Congratulations to Boston’s Nicest, Most Stubborn Developer

John Rosenthal Soon to Break Ground on His Dream Project Over Mass. Pike


It looks like John Rosenthal will finally see his vision for a dramatic air-rights project next to Fenway Park come true after nearly 20 years of trying. Image courtesy of Gensler


An anti-gun violence activist, John Rosenthal may be best known for the Stop Handgun Violence billboard that used to hang along the Turnpike as it passed Boston’s Kenmore Square.

With its heartbreaking photos of children slain by bullets and calls for lawmakers to take action, the 252-foot-long billboard, perched on the back of a parking garage Rosenthal long controlled, became been a fixture in Greater Boston until he sold the garage in 2015.

Now maybe it’s finally time to start taking Rosenthal seriously as a developer as well.

In case you missed it, national life-sciences builder IQHQ, with Rosenthal as its local co-developer, announced last week they are starting construction on a $1 billion lab tower, to be called the Fenway Center, which will take shape on a deck over the highway across from Fenway Park.

Small Name, Big Dreams

Rosenthal, head of small apartment management and development firm Meredith Management, had for years been a little fish with big ambitions in the shark-filled waters of Boston development, pushing one ambitious plan after another for a skyline-topping Turnpike air-rights project since the late 1990s.

It’s hard to avoid the fact that these ambitions were farcical – Meredith boasts on its website of having developed around 1,000 housing units since 1969, or about 20 a year – but for one key fact: That billboard-adorned parking garage he controlled sat next to the Turnpike and a hop and skip across Landsdowne Street from Fenway Park.

That made Rosenthal a player in the game of Fenway redevelopment, and the small-time housing developer with big dreams – and a big heart – played his one card to the hilt over the years.

I first spoke to Rosenthal in the late 1990s, running with a scoop for another local paper about his plans to team up with Robert Redford and other investors and turn his garage into a development anchored by an arthouse cinema.

As always, he was super nice and talkative, which made for great newspaper copy but may not have done him any favors in the cut-throat and hard-bitten world of Boston development.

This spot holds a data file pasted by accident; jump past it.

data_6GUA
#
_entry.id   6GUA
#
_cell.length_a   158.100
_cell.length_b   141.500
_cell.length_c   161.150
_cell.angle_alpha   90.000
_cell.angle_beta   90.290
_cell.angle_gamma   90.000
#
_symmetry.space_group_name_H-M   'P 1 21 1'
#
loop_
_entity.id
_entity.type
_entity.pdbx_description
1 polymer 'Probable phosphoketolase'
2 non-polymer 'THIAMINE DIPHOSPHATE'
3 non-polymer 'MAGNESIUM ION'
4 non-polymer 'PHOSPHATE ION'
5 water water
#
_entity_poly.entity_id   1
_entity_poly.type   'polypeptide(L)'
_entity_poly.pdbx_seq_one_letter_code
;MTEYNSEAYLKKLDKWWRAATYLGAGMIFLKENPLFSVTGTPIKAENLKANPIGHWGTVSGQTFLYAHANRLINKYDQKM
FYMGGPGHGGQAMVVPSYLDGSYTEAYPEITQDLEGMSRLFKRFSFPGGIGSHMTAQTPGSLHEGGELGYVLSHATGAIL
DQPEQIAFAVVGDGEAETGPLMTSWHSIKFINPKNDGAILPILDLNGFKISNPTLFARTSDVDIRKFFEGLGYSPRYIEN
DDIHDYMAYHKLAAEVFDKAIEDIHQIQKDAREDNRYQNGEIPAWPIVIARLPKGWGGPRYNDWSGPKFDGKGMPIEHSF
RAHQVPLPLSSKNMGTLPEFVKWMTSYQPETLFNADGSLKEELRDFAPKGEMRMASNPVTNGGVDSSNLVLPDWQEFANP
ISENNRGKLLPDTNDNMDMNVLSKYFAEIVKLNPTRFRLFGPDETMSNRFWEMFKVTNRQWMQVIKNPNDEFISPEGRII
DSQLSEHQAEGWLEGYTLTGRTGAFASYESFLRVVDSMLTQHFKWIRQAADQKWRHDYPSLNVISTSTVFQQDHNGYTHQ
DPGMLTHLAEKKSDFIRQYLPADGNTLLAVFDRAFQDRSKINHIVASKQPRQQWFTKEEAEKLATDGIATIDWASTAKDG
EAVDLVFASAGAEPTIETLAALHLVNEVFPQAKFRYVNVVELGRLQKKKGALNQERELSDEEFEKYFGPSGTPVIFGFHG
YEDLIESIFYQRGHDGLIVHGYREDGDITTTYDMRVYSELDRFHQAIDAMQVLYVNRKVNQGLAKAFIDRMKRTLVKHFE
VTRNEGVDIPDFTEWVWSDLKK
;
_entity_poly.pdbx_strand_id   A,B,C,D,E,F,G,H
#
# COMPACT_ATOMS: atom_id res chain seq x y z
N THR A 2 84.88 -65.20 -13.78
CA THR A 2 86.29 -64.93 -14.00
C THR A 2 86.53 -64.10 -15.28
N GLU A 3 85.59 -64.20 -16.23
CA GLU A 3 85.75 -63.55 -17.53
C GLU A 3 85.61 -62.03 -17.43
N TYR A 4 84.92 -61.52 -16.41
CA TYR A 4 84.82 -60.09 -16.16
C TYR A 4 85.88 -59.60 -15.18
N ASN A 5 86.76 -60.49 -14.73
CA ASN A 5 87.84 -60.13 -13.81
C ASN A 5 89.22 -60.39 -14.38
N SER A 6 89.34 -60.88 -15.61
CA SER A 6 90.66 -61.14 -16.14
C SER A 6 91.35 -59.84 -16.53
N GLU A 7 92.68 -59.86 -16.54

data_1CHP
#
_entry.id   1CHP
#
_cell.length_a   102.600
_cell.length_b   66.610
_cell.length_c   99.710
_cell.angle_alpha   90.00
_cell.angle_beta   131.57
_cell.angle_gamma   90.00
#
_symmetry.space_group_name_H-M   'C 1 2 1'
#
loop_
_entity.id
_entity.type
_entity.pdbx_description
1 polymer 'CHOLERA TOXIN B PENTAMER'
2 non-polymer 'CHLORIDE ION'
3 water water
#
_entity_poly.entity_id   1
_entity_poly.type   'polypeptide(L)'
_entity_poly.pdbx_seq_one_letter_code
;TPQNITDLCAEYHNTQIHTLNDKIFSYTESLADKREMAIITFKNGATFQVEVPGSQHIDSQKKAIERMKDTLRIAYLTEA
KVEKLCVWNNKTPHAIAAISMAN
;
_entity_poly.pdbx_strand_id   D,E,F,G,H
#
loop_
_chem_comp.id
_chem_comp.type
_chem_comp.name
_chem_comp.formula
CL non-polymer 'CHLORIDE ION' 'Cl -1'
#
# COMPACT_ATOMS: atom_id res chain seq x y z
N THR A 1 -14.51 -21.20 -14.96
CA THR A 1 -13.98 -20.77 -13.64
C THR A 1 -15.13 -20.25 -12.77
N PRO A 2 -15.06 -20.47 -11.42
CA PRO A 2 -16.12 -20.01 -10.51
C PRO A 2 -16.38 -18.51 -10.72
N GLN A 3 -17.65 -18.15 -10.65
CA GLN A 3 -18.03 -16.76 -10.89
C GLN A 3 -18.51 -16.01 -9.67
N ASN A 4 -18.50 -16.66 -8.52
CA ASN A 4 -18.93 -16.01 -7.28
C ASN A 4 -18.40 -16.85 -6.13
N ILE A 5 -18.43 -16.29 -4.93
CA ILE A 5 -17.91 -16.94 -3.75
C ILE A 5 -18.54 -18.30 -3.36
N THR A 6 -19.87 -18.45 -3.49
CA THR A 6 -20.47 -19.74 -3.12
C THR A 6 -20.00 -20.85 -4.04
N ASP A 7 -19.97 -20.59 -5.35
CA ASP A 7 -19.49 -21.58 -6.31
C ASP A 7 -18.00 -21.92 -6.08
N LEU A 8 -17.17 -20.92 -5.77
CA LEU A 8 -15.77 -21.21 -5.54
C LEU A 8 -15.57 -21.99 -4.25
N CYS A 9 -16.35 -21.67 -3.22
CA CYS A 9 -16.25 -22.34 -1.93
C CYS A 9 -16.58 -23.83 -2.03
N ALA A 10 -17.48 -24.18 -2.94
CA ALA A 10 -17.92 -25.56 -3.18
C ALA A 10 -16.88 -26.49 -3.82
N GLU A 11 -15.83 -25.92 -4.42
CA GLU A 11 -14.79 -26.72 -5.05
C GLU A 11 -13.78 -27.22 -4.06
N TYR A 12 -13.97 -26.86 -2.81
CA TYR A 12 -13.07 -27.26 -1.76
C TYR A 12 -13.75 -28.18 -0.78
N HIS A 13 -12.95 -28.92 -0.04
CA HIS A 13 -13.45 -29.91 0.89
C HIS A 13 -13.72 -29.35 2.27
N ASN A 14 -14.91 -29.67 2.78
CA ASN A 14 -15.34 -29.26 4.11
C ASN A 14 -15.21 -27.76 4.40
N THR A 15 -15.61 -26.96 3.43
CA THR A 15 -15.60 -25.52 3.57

That plan went nowhere, but Rosenthal was soon at it again, popping up in the early 2000s, with a proposal to build a high-rise mega–apartment-and–retail complex over the Turnpike, also called the Fenway Center.

He proceeded to win over the often development skeptical Fenway neighborhood, with his candor and his willingness to listen big pluses.

But the powers that be were less easily swayed.

Stymied by City Hall

The late Mayor Thomas M. Menino, who was effectively the city’s development czar for over 20 years, had a habit of penalizing developers who talked to the press.

Developers in Menino’s Boston – at least those who wanted an inside track to getting their projects approved – were to be seldom seen and never heard, except to robotically praise the mayor from whom all blessings supposedly flowed.

It was clear to me at the time that the politically savvy business and development types who had Menino’s ear thought of Rosenthal as a far too talkative and a bit of a lightweight.

It took Rosenthal until 2009 to win City Hall’s approval for his Turnpike spanning air-rights apartment tower, and then Menino balked at giving the developer the tax break he needed to make the expensive project viable.

If that weren’t enough, Rosenthal and his project wound up the targets of a lawsuit by a another deep-pocketed Fenway property owner, a mess that took three years to resolve.

Riding the Life Science Wave

It took a changing of the guard and the arrival for Mayor Marty Walsh in 2014 for Rosenthal to win his tax break and to bring his vision back from life support.

It then took another seven years to close the deal, the project in no small part complicated by the expense of building a deck over the Turnpike, a challenge that has frustrated more than a few bigger–name builders.

Nor did the proliferation of new apartment towers on seemingly every street corner in Boston help Rosenthal’s prospects either, with lenders over the past few years growing skittish about a potential glut.

In a key change in 2019, Rosenthal shifted the proposal from apartments to lab space, a market that is red hot and marked by surging rents.

Now as developers rush to cash in on the lab market gravy train, that also raises concerns, with the new lab tower not slated to open until 2025.

And by then, we could very well be facing a glut of space, with expensive new digs atop the Turnpike possibly at a disadvantage.

But that’s a story for another day.

So, congrats are in order here for John Rosenthal, possibly the most persistent and stubborn developer Boston has seen in a long time.

Good luck and good building. And may the market forces be with you.

Leave a Reply

Your email address will not be published.